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      Periodontal treatment

      Periodontology includes the diagno­sis and therapy of periodontal diseases which can range from simple gum inflammation to serious disease that results in major damage to the soft tissue and bone that support the teeth. In the worst cases, teeth are lost. The main goal of treatment is to control the infection. The number and types of treatment will vary, depending on the extent of the gum disease.


      Gingivitis occurs when toxins penetrate the conjunctive tissue of the gum and is mostly caused by compromised dental hygiene.

      Some of the most common symptoms of gingivitis include:

      • Bleeding gums
      • Swollen gums
      • Sore/sensitive gums
      • Discolored gums
      • Receding gums
      • Bad breath

      If caught early, gingivitis requires mostly non-invasive treatments for effective care.
      Good oral hygiene. including sufficient removal of dental plaque and consistent visits of a dental hygienist can reduce the inflammatory symptoms of a periodontal disease significantly. In severe cases the inflammation of the periodontium can be a chronical disease. A preference of peri­odontal disease in the family history can be indicator for that. In these cases a long term treatment plan should be established with a periodontal specialist

      Periodontitis / Loose teeth

      You may assume all gum diseases are created equal, but when it comes to the impact of gum disease on your dental health, this is not the case. Some infections manifest worse than others, and their corresponding symptoms and health problems can be debilitating for the patient.

      Periodontitis is a more advanced stage of periodontal disease and shares the symptoms of gingivitis. Periodontitis is a disease involving receding and infected gums and often affects the way your gums look and feel.

      Unfortunately it is the most frequent reason for tooth loss in adults. Almost one of two adults suf­fers from periodontitis.

      It often goes unnoticed, since the chronic inflammation of the periodontium (dental root. gums and bone often causes only minor pain. Typi­cal indications for periodontitis are increased tooth mobility, gum bleeding or bad breath. Periodontitis is mostly associated with dental plaque and bad oral hygiene. Plaque carries a high load of inflammatory bacteria. The permanent presence of dental plaque influences initially only the gums (gingivitis) but consistently spreads further down the periodontal ligament forcing also bone infection. The result is recognisable bone loss. exposed tooth roots and increased tooth mobility. There are different possibilities to heal affected areas depending on the gravity of the disease. Usually, the dental hygienist carries out a professional in-depth teeth cleaning in several sessions during a non-surgical therapy. In case of an advanced state of Periodontitis or if the non-surgical therapy fails. a periodontical surgery becomes necessary. Especially in more severe cases a periodontal surgery has to intervene to avoid further bone loss and to stabilize the periodontal tissues.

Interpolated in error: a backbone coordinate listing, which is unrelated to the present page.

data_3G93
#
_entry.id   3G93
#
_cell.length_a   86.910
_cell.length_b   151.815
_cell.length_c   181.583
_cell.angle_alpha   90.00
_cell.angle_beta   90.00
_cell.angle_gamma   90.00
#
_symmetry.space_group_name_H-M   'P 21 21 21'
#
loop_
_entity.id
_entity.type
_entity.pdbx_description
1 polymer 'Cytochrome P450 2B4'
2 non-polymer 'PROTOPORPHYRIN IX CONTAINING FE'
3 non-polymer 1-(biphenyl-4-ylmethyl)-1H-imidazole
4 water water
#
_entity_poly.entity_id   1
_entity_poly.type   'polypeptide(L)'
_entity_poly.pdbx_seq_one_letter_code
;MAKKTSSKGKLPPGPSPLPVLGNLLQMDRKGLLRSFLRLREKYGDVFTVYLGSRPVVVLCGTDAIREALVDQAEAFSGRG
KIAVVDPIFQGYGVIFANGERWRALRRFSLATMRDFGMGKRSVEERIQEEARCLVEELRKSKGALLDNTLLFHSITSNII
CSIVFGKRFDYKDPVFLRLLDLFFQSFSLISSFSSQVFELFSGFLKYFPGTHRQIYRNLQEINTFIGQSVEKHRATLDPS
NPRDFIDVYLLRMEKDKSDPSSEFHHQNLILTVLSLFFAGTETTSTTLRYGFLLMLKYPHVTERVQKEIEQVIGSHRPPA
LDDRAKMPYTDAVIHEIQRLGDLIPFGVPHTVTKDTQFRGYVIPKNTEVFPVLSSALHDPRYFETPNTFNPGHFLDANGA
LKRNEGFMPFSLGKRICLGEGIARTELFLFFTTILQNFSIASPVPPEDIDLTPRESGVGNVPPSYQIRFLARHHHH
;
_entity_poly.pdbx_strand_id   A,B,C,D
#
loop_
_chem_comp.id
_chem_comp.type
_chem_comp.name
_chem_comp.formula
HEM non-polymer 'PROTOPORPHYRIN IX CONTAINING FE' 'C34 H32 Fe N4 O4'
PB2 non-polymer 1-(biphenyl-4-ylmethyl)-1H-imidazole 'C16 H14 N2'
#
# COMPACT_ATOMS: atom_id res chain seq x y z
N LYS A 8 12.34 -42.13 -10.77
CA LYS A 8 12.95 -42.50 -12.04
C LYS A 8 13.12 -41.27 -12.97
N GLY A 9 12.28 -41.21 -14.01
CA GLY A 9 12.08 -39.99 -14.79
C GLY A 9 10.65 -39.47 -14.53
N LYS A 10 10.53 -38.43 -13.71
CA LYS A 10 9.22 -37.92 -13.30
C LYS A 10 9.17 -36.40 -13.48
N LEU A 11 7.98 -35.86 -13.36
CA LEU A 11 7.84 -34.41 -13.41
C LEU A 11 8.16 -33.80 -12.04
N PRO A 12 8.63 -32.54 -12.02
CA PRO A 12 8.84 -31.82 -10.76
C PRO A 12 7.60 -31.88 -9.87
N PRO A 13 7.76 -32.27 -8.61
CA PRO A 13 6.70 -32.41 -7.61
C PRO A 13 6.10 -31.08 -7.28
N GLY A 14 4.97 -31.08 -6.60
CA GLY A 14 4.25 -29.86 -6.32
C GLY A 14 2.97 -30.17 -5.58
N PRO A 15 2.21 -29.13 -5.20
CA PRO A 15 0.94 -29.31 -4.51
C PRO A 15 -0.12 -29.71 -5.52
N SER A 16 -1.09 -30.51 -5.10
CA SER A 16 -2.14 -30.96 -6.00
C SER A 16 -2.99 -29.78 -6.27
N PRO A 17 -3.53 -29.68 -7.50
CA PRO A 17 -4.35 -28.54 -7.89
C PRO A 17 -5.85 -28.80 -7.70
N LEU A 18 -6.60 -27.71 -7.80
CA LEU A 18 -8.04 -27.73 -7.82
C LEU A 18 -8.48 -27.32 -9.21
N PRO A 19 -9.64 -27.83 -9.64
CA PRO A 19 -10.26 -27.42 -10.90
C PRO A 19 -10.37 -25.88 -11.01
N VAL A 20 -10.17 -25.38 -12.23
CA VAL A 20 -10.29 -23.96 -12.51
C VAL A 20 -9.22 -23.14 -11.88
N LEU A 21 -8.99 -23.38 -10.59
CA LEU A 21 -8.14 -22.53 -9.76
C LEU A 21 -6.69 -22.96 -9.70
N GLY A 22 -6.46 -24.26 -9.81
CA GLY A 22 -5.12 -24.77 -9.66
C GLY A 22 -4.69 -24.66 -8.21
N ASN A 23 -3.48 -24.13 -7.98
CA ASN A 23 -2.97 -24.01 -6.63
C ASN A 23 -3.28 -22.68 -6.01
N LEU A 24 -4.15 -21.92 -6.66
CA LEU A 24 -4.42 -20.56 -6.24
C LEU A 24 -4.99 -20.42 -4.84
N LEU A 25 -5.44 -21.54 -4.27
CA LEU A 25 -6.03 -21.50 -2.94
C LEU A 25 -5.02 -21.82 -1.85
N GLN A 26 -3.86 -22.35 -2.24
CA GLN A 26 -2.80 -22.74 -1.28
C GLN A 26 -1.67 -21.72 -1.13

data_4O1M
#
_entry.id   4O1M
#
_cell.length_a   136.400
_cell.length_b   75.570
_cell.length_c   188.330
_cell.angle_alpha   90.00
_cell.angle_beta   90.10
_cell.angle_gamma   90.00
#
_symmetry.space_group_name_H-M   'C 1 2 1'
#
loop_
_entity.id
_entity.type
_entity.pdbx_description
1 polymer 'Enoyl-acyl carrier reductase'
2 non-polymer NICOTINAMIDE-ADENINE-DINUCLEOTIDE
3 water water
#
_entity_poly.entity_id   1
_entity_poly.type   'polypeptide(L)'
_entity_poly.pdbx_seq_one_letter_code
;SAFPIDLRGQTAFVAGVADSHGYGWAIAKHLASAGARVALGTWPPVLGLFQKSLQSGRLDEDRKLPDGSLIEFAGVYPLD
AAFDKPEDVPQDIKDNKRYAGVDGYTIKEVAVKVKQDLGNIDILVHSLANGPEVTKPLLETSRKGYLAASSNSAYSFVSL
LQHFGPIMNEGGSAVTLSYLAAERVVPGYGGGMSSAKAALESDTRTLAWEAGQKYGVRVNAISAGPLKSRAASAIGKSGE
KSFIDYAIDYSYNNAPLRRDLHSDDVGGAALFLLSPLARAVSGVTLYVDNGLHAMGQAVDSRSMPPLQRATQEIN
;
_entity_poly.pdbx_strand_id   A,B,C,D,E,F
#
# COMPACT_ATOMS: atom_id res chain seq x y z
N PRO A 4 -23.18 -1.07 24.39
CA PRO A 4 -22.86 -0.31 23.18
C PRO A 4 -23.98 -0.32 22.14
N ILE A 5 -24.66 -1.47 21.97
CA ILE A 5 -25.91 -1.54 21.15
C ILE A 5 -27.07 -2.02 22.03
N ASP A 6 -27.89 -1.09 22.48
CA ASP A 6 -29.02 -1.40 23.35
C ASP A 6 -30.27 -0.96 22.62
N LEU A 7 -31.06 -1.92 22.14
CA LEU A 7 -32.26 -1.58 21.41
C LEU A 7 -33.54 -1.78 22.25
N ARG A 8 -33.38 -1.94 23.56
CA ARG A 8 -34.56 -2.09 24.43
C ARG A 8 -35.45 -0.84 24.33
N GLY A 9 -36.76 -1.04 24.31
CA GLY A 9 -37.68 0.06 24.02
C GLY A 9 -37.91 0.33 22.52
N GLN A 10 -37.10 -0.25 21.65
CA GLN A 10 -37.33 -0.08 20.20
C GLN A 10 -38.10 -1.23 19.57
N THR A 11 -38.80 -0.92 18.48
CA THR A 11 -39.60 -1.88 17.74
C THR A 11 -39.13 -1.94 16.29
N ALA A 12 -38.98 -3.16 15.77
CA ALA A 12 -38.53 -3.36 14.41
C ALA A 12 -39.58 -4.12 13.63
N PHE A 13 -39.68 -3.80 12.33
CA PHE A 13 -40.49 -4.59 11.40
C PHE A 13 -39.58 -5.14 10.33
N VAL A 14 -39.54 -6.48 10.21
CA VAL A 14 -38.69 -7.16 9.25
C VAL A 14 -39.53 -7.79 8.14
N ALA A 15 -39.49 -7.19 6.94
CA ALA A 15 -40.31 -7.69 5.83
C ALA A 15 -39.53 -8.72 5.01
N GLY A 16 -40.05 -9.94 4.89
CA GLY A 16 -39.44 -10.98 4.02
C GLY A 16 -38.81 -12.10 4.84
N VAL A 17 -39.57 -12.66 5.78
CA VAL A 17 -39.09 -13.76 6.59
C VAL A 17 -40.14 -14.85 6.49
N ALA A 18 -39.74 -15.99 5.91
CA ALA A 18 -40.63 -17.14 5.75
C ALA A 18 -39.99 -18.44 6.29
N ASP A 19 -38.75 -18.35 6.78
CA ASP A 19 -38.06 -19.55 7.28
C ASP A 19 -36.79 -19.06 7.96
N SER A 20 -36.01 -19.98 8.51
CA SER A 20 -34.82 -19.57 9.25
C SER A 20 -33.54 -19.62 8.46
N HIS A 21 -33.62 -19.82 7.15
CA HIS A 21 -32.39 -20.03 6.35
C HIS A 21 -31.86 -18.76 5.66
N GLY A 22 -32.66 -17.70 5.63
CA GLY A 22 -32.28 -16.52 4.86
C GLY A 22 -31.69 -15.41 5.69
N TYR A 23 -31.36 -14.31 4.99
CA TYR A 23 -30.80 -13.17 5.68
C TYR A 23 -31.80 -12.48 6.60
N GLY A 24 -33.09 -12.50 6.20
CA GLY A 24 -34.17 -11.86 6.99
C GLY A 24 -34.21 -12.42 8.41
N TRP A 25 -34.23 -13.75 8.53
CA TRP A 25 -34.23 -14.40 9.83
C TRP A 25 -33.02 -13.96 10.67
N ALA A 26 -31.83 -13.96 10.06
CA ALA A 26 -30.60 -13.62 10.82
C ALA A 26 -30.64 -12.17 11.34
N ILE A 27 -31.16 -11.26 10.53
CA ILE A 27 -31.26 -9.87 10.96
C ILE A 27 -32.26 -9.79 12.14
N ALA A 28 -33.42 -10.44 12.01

Tooth root exposure

      Tooth root exposure often causes tooth sensitivity and can result in continuous facial bone loss. To treat this medical condition. soft tissue coverage of the ex­posed dental roots is indicated. Therefore. a gingival transplant is harvested from a donar side either in the area of the upper wisdom teeth or the palate and applied where needed. The result is an improvement of dental health and often dental aes­thetics. The dental roots are no protected by stabile gum conditions and the risk of progressing facial bone loss and root decay is reduced.

      Inflammatory processes at an implant (Peri-implantitis)

      Dental implantology is a well-established treatment option in modern dentistry. The long-term success of dental implants has been well documented in the dental literature. reaching high long-term survival rates of implants. In rare cases inflam­matory processes, in other words infections of the gums and bone around im­plants. have been observed, often described as peri-implantitis. If a dental compli­cation at an implant occurs. a specialist has to evaluate if the implant can be still preserved. If the implant remains stable and mainly integrated in the bone a small periodontal surgical intervention and potential bone grafting could save the implant. When you have been treated with dental implants in the past and observe lately increased bleeding of the gums or local pain around the implant associated with recession of the dental gums we advise you to see one of our periodontal special­ists as soon as possible.

      If you are exhibiting symptoms of periodontitis, contact us before your symptoms worsen.

      A new study from the Centers for Disease Control and Prevention confirms that nearly one out of two U.S. adults age 30 and over
      64.7 million Americans
      has periodontitis, the advanced form of periodontal disease.

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